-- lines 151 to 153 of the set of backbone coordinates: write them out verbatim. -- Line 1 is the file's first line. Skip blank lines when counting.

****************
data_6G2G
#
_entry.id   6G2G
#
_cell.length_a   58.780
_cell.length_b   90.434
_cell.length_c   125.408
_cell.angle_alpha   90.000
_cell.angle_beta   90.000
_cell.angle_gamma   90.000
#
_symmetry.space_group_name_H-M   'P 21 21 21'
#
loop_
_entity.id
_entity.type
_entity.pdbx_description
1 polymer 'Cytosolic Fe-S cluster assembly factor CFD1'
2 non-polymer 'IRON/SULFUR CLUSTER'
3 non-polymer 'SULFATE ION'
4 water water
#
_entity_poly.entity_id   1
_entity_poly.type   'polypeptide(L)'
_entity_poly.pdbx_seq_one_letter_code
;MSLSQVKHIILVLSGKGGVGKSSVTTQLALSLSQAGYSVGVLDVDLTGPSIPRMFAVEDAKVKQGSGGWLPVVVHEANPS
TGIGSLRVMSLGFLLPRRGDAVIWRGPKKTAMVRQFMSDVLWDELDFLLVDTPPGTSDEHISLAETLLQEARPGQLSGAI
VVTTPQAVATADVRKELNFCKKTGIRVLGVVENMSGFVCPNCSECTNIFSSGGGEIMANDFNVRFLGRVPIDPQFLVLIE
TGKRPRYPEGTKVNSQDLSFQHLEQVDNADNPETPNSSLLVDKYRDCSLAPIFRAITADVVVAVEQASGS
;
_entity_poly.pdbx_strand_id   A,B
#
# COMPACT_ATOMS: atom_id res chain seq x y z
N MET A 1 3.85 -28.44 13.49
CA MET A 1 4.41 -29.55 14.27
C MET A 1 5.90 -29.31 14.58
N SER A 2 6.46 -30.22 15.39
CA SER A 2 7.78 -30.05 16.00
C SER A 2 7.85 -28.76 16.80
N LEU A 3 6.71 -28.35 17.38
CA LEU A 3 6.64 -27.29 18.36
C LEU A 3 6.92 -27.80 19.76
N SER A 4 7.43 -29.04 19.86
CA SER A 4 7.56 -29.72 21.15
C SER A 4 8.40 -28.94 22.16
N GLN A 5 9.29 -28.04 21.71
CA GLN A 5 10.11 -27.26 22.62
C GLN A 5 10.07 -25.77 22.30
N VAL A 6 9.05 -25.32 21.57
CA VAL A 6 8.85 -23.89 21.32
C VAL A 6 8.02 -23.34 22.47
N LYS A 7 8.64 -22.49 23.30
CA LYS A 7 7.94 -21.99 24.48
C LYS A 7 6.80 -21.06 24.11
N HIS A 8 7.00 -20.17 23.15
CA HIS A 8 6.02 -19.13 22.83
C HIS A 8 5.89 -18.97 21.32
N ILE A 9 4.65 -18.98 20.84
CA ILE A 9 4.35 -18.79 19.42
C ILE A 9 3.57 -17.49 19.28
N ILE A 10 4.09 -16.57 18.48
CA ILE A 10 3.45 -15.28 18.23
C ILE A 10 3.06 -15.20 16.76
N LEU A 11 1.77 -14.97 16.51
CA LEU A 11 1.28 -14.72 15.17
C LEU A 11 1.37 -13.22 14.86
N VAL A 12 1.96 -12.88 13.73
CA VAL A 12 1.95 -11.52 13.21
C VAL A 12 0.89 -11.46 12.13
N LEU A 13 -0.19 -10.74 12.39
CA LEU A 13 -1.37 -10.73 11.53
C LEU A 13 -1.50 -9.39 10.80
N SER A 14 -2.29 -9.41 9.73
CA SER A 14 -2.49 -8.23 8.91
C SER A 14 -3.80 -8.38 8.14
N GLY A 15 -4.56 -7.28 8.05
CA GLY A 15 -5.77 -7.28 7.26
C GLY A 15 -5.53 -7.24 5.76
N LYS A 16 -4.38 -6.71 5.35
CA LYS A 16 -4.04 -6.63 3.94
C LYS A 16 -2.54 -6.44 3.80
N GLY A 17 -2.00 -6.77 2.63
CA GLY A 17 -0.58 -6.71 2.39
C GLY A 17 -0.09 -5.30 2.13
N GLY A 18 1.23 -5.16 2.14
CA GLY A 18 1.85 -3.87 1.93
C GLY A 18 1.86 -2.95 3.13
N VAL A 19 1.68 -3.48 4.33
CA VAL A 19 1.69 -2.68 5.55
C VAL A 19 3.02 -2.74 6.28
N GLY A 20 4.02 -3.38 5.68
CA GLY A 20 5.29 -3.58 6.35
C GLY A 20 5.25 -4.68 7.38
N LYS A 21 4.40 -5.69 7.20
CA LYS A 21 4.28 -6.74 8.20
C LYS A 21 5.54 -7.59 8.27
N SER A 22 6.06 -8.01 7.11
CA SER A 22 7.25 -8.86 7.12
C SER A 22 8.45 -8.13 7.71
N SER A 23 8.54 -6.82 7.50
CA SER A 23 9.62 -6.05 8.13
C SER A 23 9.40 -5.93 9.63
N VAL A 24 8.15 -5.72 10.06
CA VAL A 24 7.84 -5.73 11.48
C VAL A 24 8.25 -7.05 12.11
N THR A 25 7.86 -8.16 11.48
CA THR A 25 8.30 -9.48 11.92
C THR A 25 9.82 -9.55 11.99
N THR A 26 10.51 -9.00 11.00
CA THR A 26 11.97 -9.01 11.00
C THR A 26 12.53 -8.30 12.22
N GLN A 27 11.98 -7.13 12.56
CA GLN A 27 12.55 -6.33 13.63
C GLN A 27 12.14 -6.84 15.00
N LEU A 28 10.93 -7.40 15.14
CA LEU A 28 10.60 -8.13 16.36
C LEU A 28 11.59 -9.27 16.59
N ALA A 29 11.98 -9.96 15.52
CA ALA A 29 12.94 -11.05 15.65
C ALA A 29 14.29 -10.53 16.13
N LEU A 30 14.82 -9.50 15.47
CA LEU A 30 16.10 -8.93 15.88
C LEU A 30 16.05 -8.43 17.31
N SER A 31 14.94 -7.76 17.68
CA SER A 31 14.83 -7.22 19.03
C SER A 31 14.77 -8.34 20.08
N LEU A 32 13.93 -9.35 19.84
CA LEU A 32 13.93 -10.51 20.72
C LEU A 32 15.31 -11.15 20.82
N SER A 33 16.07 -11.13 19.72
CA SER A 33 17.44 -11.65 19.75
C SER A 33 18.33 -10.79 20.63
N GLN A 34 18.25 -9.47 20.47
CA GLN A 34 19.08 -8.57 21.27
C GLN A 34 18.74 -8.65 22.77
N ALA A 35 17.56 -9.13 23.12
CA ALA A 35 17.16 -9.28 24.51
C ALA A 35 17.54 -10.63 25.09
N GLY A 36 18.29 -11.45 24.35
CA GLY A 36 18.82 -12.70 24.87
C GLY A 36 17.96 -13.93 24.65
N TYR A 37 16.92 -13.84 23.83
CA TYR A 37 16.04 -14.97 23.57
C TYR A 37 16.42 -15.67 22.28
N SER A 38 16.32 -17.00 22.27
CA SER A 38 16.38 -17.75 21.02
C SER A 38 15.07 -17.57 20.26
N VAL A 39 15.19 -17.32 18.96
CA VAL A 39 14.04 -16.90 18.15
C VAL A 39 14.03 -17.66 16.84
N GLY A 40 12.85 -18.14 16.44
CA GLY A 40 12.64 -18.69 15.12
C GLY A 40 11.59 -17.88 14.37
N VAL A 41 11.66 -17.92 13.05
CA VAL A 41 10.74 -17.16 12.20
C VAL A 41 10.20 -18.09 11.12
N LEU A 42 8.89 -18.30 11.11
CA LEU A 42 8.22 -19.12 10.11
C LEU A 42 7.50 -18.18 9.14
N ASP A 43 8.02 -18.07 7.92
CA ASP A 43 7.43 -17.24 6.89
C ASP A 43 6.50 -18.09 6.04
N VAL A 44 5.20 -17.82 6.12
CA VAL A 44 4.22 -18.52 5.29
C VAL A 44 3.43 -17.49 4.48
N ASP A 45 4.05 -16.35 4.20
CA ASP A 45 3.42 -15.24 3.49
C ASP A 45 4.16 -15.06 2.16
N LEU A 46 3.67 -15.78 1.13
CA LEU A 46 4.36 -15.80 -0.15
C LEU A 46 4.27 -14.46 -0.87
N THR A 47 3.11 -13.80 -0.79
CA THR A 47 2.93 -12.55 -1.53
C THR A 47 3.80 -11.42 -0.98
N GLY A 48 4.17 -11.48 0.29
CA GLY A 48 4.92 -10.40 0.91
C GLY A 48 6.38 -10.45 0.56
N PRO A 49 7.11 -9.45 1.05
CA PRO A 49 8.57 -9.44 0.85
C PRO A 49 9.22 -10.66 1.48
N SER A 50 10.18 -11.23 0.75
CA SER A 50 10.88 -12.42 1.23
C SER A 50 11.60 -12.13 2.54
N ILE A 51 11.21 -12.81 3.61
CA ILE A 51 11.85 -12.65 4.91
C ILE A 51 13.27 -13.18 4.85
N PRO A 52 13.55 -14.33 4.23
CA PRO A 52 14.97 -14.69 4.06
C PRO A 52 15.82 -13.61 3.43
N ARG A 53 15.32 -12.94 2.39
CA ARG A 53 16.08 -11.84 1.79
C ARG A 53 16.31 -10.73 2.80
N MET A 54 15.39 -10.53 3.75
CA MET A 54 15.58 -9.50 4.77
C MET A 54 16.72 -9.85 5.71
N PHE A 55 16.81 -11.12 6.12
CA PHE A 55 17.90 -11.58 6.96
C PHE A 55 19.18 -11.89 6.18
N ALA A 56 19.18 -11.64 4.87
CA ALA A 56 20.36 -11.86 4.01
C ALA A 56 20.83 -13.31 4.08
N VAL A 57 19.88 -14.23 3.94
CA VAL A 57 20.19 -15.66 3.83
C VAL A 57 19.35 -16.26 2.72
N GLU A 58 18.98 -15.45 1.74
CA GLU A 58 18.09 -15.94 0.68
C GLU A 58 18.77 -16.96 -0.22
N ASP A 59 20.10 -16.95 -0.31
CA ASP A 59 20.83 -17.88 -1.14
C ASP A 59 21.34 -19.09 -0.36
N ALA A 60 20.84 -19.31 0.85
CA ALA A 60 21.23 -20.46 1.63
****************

N GLY A 40 12.85 -18.14 16.44
CA GLY A 40 12.64 -18.69 15.12
C GLY A 40 11.59 -17.88 14.37